COS × MAMOU-MANI
Salone del Mobile
April 2019, Milan
For our eighth year at international design fair Salone del Mobile in Milan, we have partnered with architect Arthur Mamou-Mani and his team to create Conifera, an installation made from 3D-printed bioplastic bricks.
Previously, industry moved towards factory output and away from the designer or architect as creator. The 3D-printing process is far more holistic, putting them front and centre – starting with the initial idea and ending with the finished work.
Throughout history, artists, designers and architects alike have sought to emulate the intricacy of nature’s architecture, looking to the beauty of a rose or a spider’s web. Both machinery and the human hand often fall short when it comes to these levels of complexity. This futuristic technology could actually provide the detail craftsmen have been craving for centuries, bringing them closer to their creations in an unexpected way.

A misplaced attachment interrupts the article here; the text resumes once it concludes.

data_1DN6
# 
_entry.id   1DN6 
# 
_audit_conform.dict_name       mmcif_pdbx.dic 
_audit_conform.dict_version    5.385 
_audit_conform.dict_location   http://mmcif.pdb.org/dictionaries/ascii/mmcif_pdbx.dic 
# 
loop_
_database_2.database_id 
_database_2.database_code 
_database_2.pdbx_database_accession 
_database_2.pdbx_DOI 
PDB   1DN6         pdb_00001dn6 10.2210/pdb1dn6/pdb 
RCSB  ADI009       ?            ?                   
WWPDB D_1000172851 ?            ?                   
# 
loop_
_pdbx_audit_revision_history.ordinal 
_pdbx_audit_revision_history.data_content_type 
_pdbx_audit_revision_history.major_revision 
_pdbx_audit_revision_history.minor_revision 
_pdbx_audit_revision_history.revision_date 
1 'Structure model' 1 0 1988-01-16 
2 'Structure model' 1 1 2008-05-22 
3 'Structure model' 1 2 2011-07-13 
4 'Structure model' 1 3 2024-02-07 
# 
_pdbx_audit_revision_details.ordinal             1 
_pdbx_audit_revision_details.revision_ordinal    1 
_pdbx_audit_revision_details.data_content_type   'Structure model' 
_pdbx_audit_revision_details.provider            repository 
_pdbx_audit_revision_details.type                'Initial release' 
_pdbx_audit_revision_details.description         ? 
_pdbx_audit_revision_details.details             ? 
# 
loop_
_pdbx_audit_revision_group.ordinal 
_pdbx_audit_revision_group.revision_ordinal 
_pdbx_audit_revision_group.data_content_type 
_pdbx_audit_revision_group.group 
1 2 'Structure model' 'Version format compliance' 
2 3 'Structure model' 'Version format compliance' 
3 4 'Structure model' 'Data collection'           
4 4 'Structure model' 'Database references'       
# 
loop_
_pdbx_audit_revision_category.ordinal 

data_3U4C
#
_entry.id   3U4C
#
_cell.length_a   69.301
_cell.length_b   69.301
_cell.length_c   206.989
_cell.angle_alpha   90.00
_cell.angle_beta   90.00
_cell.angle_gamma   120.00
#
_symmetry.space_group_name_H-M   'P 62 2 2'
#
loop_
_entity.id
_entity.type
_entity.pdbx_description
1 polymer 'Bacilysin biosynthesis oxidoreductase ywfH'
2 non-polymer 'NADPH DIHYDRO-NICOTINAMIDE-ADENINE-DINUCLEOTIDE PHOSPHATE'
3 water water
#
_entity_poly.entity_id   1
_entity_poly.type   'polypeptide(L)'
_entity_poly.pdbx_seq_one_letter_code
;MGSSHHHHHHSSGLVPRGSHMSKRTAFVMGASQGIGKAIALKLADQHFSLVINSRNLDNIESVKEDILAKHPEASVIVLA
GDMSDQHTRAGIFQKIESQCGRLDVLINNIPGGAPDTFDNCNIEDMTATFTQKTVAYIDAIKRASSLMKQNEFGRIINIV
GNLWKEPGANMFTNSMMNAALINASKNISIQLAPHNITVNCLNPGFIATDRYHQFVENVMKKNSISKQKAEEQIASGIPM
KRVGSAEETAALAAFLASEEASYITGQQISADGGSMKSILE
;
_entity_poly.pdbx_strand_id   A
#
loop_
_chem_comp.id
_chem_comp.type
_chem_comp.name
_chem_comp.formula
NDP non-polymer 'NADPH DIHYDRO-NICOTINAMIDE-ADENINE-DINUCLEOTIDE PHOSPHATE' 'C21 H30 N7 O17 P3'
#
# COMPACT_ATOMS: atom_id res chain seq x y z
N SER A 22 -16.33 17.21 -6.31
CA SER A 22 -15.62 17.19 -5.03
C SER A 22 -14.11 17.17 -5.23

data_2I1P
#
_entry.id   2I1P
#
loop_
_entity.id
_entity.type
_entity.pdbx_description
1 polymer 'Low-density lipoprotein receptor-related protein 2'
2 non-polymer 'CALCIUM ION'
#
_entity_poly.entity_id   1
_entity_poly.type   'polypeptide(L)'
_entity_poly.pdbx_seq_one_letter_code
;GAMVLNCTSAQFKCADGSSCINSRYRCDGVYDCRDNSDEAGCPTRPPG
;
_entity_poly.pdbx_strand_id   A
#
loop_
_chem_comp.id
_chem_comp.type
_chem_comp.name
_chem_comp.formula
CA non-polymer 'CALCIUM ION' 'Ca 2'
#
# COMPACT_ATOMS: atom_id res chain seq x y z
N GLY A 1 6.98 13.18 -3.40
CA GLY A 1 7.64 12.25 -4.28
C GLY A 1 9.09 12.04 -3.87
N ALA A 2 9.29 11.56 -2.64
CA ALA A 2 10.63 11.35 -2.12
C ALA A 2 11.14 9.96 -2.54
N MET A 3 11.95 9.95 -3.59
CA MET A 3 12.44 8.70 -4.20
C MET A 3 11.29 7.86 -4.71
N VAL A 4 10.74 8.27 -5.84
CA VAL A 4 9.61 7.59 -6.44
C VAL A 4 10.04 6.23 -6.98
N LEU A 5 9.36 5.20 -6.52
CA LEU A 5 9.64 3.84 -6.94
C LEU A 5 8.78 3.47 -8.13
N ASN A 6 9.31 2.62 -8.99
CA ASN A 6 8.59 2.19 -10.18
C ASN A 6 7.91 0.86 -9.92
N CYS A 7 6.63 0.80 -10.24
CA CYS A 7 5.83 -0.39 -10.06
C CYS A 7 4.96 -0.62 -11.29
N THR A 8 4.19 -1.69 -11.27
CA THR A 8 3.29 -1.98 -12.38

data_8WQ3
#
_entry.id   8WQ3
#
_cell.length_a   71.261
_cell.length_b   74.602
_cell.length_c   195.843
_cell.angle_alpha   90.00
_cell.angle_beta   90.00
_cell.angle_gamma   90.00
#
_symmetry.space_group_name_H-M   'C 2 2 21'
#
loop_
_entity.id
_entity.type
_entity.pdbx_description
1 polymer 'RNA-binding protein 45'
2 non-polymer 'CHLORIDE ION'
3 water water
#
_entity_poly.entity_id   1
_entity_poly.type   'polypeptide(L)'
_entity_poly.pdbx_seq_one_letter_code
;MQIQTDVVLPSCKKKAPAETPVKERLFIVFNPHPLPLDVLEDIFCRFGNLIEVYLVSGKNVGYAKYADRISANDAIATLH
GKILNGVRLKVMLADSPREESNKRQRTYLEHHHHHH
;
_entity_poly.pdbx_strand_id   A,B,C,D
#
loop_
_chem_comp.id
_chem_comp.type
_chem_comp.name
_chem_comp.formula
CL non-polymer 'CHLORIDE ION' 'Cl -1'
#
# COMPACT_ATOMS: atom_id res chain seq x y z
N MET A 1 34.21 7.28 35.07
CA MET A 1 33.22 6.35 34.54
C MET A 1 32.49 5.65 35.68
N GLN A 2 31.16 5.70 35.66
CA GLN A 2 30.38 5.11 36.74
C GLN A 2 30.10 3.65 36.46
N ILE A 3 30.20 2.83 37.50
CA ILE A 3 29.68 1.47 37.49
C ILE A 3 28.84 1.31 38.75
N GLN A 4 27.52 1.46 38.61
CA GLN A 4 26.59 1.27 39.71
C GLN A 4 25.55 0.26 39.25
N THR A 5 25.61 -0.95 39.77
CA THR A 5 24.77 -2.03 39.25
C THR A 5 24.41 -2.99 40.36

With dedicated research groups working towards biologically inspired construction, 3D printing has already begun to look to nature, from building materials that mimic bone to advances like Project Silkworm – the open-source software developed by Arthur Mamou-Mani and Adam Holloway, inspired by how the silkworm weaves its cocoon. Such inventions could clearly have dramatic effects, whether in biological science or architecture and design.
Aside from the sheer possibility of material innovation, the real thing that 3D printing offers designers is freedom. Simply the ability to produce a model quickly and easily in your own studio could transform design and architecture. It puts the onus back on the designer as thinker and maker, harking back to the approach of Mid-Century Modernism, but without a hint of nostalgia. Instead it focuses on the movement’s core values: social and material innovation, and, above all, embracing the potential of technology.
By Billie Muraben, arts and culture writer